Ventilation of cloches
When cloches are used in rows, it is generally necessary to provide ventilation in warm weather—it is more important to ensure that you do this in hot, moist weather (or hot weather following rain) than during hot, dry weather, because a humid atmosphere under the cloches can all too easily encourage the build-up of pests such as greenflies and diseases such as botrytis (grey mould). This is more of a problem with plastic cloches.
Some types of cloches have special provision for ventilation; they may have handles or panels to allow one side of the roof to be opened in several stages. Most glass cloches can be ventilated by slipping the outside top glass into the notch on the handle. Otherwise, cloches can be ventilated by leaving a slight gap of about 2.5 cm (1”) between each cloche and its neighbour. Do not forget, however, that the ends of the row must always be sealed, with a sheet of glass or plastic, or even a piece of wood, otherwise the wind will rush down the tunnel, ruining your crops, and birds will be able to enter. Some firms make special end pieces for use with their cloches.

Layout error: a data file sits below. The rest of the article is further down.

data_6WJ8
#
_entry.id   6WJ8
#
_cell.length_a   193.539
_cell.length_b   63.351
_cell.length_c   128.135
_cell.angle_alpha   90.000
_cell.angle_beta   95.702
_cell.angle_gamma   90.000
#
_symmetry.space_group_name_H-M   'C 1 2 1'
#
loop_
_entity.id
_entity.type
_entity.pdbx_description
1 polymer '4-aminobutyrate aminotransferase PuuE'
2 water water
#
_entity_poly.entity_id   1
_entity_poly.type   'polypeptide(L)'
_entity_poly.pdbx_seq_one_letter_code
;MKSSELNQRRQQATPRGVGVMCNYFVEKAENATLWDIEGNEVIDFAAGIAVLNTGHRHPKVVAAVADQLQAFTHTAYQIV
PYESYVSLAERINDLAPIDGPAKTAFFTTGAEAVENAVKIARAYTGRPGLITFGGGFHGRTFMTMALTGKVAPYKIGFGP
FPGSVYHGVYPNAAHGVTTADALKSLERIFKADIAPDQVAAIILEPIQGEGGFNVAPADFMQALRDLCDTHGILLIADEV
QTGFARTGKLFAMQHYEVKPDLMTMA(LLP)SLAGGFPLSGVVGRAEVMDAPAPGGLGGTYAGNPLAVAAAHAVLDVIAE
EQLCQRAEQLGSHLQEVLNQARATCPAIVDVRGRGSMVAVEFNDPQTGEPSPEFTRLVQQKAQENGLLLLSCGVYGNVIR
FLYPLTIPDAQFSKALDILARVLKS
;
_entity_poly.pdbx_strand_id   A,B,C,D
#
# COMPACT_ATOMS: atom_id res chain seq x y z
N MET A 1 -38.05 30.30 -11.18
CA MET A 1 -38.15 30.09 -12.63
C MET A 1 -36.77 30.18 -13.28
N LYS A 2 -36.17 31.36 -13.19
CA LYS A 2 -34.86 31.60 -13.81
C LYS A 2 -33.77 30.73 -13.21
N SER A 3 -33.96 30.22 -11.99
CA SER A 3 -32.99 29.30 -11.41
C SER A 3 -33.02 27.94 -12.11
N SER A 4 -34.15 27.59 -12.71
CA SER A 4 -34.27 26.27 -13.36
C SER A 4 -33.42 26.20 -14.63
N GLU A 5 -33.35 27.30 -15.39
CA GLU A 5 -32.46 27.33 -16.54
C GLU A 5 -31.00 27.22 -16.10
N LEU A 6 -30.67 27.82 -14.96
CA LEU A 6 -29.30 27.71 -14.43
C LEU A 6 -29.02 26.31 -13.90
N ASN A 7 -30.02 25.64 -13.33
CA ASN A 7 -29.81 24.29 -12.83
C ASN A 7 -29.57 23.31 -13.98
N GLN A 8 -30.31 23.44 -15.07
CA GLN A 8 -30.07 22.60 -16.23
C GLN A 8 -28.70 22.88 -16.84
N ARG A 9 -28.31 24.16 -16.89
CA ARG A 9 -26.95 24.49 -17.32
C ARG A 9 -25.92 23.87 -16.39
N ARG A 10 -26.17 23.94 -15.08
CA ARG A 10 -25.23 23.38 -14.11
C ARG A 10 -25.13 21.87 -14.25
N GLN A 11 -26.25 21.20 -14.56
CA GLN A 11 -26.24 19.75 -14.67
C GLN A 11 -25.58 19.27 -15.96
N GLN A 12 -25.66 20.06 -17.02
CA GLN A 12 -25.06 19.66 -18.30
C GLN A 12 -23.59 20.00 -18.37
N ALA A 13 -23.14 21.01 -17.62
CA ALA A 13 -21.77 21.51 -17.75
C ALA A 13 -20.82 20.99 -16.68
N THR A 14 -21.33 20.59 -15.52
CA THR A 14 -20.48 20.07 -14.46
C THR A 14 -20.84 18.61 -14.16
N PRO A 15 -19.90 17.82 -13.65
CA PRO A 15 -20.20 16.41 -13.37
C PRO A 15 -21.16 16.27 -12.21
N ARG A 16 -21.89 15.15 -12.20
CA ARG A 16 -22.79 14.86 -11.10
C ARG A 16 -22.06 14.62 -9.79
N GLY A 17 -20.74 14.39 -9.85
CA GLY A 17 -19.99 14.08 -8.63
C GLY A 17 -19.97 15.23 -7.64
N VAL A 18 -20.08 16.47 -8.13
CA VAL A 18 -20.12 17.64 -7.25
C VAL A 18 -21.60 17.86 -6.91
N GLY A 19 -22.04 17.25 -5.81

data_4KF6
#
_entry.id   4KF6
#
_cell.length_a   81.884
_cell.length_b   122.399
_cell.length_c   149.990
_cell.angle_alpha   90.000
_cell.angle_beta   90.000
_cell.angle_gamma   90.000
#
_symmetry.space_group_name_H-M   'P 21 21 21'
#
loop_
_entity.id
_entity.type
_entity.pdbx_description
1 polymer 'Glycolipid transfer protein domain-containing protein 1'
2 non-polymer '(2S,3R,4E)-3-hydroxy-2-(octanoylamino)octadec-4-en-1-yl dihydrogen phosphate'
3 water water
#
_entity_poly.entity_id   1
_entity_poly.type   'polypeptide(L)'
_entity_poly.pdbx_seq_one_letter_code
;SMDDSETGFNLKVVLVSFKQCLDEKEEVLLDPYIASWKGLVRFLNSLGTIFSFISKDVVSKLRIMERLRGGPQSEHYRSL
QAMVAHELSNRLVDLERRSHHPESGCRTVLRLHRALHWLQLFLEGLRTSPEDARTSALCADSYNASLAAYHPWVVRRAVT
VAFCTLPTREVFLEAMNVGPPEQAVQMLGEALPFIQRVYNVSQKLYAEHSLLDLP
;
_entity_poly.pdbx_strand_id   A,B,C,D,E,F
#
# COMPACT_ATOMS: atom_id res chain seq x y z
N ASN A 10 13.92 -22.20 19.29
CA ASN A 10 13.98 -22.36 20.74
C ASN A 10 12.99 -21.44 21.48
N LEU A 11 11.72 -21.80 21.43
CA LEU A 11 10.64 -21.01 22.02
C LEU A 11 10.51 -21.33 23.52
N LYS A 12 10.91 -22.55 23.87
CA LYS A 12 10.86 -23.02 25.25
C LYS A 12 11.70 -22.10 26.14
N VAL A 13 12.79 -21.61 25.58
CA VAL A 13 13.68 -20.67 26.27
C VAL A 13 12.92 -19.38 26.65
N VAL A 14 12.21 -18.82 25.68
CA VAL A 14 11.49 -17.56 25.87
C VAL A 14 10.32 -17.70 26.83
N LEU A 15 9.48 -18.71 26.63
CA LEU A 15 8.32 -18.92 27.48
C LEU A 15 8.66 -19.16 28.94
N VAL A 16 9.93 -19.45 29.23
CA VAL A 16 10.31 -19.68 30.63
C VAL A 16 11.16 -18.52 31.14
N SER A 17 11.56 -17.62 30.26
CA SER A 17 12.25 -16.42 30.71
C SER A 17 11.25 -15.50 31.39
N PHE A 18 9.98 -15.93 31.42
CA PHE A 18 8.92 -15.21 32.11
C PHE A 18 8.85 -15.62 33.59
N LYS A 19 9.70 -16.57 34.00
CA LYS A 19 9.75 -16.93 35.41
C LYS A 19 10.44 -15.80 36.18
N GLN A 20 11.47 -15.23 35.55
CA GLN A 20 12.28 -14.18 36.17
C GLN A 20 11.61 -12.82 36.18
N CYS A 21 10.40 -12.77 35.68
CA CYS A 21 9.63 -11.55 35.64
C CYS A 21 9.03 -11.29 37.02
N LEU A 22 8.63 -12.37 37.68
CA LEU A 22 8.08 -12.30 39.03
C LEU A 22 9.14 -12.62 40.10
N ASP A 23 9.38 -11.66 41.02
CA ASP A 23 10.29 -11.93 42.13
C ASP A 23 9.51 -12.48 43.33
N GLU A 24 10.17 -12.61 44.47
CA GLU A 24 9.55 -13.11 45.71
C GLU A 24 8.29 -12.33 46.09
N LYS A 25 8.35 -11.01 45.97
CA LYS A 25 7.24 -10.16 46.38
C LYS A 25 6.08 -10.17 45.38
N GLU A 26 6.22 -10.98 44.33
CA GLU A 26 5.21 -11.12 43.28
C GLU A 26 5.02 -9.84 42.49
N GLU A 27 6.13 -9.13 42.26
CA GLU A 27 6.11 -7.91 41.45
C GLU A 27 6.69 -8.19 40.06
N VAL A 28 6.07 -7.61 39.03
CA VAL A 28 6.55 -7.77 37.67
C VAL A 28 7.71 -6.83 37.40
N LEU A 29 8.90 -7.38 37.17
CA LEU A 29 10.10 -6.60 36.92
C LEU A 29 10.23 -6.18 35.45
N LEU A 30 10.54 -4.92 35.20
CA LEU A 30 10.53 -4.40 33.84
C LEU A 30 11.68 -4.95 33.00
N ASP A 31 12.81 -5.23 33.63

When using cloches to grow melons, which must be protected throughout the summer, be sure to give ample ventilation when the flowers open, so that bees and other insects can enter to fertilize the flowers.